Surviving Thanksgiving Dinner

by J Gardener

When you were a child, this was the time of year you couldn't wait for. The holiday season, from Halloween all the way through New Year's Day, seemed like one long feast for your eyes and taste-buds. And, of course, the anticipation of Santa's visit was the fuel that kept you giddy, the whole time.

Now, you're grown, with small children of your own, and the season seems more like one long military operation: "OK, we survived Halloween. Now, let's plan our assault on Thanksgiving."

You hope your mother will offer to handle Turkey Day; you try dropping not-so-subtle hints, but she's unsympathetic and doesn't take the bait. "I'm the grandmother, now," she points out, "I did my time. We're coming to your house, this year." Meaning, of course, "We're coming to your house, from now on, forever."

Like you don't have enough to do, preparing for your childrens' Christmas, now the family Thanksgiving traditions have been dropped into your lap, and it's an awesome responsibility.

As long as you can remember, every Thanksgiving has been conducted in exactly the same manner, down to the particular ingredients in the turkey stuffing. You remember the time your mother spent-days and days-putting together the perfect meal. She did all the shopping and baked pies the weekend before, she made the fruit salads and Jellos early in the week, she spent the day before Thanksgiving carefully preparing the bird-and you can't even remember when she had time to clean the house, in anticipation of all the relatives who'd join the feast (and Lord knows, in those days, Dad was no help).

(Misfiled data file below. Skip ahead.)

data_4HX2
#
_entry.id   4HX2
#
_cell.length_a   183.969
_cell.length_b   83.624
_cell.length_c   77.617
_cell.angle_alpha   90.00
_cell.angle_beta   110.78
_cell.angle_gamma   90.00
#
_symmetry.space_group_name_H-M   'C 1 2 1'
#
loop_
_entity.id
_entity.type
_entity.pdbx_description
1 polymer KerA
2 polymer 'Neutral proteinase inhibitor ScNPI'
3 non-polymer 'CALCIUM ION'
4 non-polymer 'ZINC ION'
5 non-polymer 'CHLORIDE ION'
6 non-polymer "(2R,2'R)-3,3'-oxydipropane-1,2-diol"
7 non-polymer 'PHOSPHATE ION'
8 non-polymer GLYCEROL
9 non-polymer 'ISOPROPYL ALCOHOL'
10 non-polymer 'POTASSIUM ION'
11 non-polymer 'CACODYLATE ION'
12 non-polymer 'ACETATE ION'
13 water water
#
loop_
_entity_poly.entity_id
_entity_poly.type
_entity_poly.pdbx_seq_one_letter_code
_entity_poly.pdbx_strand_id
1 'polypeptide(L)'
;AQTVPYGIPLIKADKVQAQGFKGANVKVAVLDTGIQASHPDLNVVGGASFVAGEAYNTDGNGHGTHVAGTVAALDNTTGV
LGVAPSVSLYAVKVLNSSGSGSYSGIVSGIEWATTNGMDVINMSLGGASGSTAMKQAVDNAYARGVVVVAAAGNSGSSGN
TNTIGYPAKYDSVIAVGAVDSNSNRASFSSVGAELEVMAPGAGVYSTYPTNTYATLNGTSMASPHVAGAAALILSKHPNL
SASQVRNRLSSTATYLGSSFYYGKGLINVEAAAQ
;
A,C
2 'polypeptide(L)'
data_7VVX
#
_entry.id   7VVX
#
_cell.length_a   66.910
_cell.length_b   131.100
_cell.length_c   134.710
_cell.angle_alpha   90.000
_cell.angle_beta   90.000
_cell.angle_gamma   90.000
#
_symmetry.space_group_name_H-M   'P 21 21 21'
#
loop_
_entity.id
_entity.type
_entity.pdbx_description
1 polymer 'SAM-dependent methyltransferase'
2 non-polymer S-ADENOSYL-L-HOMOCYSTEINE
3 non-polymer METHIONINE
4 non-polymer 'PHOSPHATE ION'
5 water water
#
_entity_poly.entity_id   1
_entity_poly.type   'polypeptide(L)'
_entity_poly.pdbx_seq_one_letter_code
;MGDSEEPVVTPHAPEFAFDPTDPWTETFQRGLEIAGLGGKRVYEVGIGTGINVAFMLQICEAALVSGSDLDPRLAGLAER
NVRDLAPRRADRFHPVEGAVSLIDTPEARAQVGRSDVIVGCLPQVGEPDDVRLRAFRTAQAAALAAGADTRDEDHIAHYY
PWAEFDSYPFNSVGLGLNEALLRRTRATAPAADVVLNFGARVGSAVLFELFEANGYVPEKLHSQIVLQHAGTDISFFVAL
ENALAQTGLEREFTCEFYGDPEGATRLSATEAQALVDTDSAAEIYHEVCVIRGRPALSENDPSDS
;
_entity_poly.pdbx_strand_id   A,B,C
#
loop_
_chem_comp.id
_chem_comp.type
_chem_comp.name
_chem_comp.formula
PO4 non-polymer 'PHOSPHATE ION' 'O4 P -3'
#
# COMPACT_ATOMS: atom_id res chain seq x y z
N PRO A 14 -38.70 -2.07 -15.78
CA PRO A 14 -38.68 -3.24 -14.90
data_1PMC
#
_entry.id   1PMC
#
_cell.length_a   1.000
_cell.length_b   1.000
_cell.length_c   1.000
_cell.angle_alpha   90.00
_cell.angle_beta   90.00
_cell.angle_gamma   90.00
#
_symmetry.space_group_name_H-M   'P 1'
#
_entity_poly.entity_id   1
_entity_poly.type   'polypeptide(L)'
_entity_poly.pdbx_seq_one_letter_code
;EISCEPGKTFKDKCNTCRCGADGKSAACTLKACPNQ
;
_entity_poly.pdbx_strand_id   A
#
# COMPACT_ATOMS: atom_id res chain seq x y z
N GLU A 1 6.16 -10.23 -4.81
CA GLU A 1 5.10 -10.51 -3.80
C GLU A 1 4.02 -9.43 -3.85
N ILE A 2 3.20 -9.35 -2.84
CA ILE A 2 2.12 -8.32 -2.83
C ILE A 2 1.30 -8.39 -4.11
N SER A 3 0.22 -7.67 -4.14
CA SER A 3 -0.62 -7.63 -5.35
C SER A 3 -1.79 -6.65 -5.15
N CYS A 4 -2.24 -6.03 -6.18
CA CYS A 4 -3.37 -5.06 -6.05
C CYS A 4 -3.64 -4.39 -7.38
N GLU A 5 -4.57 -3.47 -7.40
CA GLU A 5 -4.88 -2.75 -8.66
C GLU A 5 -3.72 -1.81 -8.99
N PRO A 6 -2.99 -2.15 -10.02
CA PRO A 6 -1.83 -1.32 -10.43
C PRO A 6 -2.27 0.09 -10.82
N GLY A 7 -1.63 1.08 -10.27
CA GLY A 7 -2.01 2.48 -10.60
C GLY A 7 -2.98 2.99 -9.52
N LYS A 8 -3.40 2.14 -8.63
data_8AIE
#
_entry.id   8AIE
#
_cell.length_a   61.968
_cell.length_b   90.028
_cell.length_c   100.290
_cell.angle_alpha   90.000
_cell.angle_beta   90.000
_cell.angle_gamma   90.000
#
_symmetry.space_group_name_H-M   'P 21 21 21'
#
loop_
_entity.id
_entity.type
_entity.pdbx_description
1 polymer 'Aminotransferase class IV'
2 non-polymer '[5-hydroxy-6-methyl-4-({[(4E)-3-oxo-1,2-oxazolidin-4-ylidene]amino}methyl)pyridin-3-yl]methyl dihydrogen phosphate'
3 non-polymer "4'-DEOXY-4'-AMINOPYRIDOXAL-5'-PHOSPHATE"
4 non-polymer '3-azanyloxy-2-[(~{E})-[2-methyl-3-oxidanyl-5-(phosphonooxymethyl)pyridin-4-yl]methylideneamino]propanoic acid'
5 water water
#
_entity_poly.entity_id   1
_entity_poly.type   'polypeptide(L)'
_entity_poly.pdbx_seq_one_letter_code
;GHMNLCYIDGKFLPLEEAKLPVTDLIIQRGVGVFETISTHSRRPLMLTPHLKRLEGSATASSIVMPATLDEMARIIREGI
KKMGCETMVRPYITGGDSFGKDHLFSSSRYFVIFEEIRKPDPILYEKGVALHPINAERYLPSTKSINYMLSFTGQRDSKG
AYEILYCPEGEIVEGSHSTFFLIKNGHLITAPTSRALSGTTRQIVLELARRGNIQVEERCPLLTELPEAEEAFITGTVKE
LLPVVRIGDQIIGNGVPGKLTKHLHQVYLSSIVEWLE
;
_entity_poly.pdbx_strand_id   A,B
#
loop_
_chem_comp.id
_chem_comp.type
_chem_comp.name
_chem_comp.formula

How are you supposed to follow her example, with a working husband, two small kids, and a career that requires your presence in the office the day before Thanksgiving? Simple. You cheat.

You can't possibly replicate your mother's efforts. First of all, she was operating in a different time, when two-income households were the exception, rather than the rule. She had the time to carefully and lovingly prepare every dish that went onto the table. And you weren't taking ballet and soccer, requiring her to drive you all over town in her free time. Your mother also knew that, in those days, if she wanted her family to have a delicious Thanksgiving meal, she had to make it, herself.

That's not the case, anymore. Today, most large grocery chains and many restaurants have turkey dinners that you can purchase, which are complete and delicious. Usually, you're required to order such a meal at least a week in advance. Most chains offer a choice of turkey size (some even offer breast-only meals), side-dishes, and desserts. Then, the night before Thanksgiving, you just pick up your dinner at the store, and on the big day you just pop your turkey in the oven-it comes complete with cooking instructions-pop your pumpkin pie in the microwave, and when Mom and Dad arrive, the house smells like you've been cooking for days.

The stuffing may not be exactly full of Mom's specific ingredients, the beans may not be cooked with exactly the same spices, but you can just tell Mom that things have changed-you're the Mom, now, and you're starting new traditions.

You don't have to tell her you cheated. Do you really think that she wouldn't have done the same thing, if it had been available, when you were little? And, besides, who cares? Thanksgiving will still be about good food and family fellowship, just like when Mom did it all, herself.

About the Author:
Brought to you by Imaginary Greetings, a regular contributor of valuable family oriented content. For additional tips on how to truly light up your child's eyes this holiday season like never before with a personalized phone call from Santa.

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